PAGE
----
(first posted 7/26/2012) Iris and Albert were tiring of their 1964 Chevrolet Bel-Air. Having had it since it was new, and having put many miles on it, they sought something nicer. Albert had often said the interior of his Bel-Air was about as luxurious as the interior of a phone booth–and just as speedy, thanks to the 230 cubic inch (3.8 liter) six-cylinder engine and two-speed Powerglide transmission. In February 1970, they purchased a new Caprice at the Chevrolet dealer in nearby Cape Girardeau, Missouri.
They had debated what size of car to get, although it never was a serious debate. Iris had just turned 43 that month and Albert was about to turn 46. Their two daughters had married and moved out of the house. However, their son, who had come along much later, was only 11 and still at home. They also knew he would be tall, like them, making the decision to get a “regular-sized” car a simple one.
Their decision to get the 1970 Caprice proved wise. They liked its style and comfort, and it had been quite reliable. During their first two years of ownership they had endured several large life-changing events. The hellish period from the middle of 1970 to early 1972 had been torture, and they were happy they didn’t have to worry about getting where they had to go when they needed to get there. The Caprice always got them there.
By the summer of 1972, Albert and Iris decided to go see Iris’s parents and her two siblings in Houston, Texas, and her other sister Margie and her husband John in Cut and Shoot, Texas.
At this point, clarification is needed. Iris was the one wanting to go see her family; Albert agreed to the trip to pacify Iris. As a World War II veteran, he found an international conflict easier to endure than those involving Iris’s siblings and their parents. As Albert said, in the war you knew who the enemy was, and it was a constant–unlike in Iris’s family. He was glad they lived 14 hours away from it all.
Bright and early the next morning, Albert and Iris loaded up the car, and their now 13-year-old son, Ron, and headed south to Houston, Texas. The Caprice had made the trip twice before. Albert and Iris were quite happy with their Caprice since it was a great road car and was quite comfortable for any length of trip. Albert, a big believer in never getting a first year model of any vehicle, was happy he’d bought a ’70 model. He knew the ’70 model was based on the same platform that ushered in the 1965 Chevrolet line. Albert thought that the new full-size Chevrolets introduced for 1971 looked bloated, calling them “corn-fed Chevys.”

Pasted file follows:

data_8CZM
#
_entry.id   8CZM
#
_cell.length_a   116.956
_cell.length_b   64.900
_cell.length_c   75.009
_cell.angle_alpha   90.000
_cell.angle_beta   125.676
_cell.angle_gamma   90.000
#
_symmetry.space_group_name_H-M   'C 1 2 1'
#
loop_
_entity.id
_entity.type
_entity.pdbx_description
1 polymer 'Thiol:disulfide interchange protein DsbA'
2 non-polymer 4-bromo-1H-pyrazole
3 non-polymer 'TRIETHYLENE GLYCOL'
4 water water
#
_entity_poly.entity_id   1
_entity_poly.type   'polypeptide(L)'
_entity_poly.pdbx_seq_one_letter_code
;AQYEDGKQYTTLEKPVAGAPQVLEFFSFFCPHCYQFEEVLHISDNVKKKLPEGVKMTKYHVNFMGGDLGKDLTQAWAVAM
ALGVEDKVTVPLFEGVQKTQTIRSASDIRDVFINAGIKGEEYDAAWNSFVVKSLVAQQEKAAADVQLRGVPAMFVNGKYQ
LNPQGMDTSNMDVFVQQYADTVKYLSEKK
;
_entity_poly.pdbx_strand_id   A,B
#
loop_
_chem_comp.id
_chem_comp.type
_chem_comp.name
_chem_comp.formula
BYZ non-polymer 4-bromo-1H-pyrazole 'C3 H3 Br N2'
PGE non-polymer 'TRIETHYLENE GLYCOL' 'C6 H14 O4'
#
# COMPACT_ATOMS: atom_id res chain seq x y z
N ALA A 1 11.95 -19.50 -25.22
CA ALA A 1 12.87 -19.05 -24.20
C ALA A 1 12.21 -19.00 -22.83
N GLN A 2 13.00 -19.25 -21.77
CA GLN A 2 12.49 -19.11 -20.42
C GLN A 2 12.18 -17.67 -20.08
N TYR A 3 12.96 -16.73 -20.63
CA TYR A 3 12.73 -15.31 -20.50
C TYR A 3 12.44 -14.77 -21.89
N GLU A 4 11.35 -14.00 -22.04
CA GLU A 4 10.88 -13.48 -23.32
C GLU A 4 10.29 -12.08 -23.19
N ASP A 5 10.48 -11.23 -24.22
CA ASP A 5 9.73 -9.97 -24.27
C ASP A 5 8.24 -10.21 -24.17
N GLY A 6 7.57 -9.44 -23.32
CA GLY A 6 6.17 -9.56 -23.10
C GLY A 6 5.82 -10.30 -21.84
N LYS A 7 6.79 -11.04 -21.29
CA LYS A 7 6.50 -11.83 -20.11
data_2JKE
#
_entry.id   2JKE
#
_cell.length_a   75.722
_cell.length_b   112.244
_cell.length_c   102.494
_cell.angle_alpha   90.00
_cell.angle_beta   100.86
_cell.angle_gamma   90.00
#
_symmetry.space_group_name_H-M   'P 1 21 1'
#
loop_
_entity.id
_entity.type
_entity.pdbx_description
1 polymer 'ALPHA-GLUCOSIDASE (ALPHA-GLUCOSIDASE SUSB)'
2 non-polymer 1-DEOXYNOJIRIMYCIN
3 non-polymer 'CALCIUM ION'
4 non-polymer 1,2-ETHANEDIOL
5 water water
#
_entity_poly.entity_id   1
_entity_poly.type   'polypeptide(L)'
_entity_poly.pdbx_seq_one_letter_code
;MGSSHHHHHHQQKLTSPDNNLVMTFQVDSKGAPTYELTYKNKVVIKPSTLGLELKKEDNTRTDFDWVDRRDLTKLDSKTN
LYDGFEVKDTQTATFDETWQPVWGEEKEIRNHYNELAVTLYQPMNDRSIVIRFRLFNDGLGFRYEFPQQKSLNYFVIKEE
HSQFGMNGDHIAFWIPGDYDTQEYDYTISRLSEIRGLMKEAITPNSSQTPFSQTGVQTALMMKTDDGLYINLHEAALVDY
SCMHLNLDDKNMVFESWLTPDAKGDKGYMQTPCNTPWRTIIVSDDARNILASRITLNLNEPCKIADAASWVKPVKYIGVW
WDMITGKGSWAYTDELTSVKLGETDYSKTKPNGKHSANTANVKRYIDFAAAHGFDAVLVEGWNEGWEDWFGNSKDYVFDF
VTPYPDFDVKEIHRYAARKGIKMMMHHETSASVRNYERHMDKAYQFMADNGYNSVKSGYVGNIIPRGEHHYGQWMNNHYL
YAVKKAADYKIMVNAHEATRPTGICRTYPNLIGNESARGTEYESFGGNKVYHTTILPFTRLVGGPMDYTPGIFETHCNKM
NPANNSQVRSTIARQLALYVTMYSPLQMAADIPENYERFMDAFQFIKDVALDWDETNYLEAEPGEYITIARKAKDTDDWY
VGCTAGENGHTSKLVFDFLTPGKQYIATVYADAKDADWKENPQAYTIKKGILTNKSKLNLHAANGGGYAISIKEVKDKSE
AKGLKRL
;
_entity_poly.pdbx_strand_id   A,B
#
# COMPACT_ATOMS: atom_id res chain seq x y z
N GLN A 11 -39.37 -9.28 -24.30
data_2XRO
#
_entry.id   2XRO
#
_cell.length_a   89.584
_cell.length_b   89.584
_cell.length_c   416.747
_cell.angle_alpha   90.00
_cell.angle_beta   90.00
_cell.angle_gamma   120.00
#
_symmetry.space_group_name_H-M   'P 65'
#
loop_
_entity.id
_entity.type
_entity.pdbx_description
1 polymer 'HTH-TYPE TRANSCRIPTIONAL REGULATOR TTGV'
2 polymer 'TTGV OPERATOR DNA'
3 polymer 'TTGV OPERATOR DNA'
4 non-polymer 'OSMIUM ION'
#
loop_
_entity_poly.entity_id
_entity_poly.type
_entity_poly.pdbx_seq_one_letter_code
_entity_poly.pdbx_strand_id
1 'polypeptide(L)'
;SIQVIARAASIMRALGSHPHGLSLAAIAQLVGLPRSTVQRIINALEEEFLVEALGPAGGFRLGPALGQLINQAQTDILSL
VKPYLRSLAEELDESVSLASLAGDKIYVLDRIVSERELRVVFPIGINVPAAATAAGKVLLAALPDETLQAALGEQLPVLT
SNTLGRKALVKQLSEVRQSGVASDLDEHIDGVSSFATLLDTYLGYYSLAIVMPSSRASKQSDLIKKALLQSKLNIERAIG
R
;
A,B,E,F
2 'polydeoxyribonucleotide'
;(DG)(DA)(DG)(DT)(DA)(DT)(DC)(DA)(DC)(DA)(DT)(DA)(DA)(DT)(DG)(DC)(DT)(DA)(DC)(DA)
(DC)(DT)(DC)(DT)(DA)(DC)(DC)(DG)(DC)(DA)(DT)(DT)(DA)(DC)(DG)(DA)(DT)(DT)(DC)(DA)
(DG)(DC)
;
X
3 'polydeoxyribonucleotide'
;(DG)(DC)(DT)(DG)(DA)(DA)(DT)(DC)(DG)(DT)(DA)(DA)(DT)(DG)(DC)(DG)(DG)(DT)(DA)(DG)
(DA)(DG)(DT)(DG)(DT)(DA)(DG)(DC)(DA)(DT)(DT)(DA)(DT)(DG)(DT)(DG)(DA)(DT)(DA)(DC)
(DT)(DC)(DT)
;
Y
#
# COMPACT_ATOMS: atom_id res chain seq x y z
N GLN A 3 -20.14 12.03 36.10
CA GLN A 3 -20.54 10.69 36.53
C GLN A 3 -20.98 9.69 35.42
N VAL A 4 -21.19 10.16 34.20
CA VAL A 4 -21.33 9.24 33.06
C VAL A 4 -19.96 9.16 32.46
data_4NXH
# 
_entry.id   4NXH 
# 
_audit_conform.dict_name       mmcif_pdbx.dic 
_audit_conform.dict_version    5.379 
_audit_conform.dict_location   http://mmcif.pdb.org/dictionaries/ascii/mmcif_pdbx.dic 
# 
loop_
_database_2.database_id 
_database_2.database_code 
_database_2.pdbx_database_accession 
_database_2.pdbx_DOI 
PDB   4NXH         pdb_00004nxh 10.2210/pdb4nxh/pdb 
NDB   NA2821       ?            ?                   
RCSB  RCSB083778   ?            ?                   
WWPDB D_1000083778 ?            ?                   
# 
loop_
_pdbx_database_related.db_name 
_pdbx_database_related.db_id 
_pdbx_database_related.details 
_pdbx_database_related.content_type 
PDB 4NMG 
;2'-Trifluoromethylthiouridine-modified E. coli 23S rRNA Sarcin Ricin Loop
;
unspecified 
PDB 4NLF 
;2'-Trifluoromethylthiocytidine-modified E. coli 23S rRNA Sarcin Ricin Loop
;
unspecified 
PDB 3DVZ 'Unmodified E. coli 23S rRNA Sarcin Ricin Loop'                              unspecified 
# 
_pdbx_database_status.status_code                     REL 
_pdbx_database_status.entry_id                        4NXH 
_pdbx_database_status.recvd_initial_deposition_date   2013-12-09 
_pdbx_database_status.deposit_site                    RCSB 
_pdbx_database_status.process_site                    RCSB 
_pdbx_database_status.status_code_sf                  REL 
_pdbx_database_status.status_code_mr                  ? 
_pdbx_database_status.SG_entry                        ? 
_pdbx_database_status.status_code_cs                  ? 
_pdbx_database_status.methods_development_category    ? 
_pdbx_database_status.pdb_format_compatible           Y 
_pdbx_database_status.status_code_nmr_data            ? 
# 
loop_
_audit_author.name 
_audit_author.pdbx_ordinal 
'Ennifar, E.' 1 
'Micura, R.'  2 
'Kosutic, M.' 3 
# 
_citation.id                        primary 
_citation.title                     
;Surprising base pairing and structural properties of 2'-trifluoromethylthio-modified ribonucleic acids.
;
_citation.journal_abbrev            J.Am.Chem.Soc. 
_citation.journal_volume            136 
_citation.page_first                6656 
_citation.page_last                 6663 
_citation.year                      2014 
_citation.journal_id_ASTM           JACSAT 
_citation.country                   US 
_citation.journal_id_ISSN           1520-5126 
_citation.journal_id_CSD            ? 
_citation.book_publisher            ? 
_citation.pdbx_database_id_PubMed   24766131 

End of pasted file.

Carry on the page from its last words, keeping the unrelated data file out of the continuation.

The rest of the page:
Albert drove for most of the trip. A few miles down the road, when all was quiet, Ron asked, “Hey Ma, does Aunt Margie still carry a thirty-eight in her purse?”
Iris responded by stating that was a terrible thing to think about. Albert said, in a total deadpan, “Well, you could go through her purse.”
Iris looked at Alfred and said, “That’s a helluva way to find out. Why don’t you just ask?” As she said this, Albert smiled ever so slightly and roared around a slow moving Fairlane, prompting the secondaries of the Rochester Quadrajet to go to work.
Several hours later, they encountered a pretty bad traffic jam near Little Rock, Arkansas. Traffic was sitting still and several cars started to overheat. The Caprice and its 400 cu in (6.6-liter) V8 remained as cool as a cucumber, unfazed from idling in the Arkansas heat.
Ron was watching some of the people walking around due to the standstill. One young, perky woman in her early 20’s really caught Ron’s attention. He even turned around to look at her through the back window of the Caprice.
“Hey, Pop! Do you see that, that gal over there? I don’t think she’s wearing a…”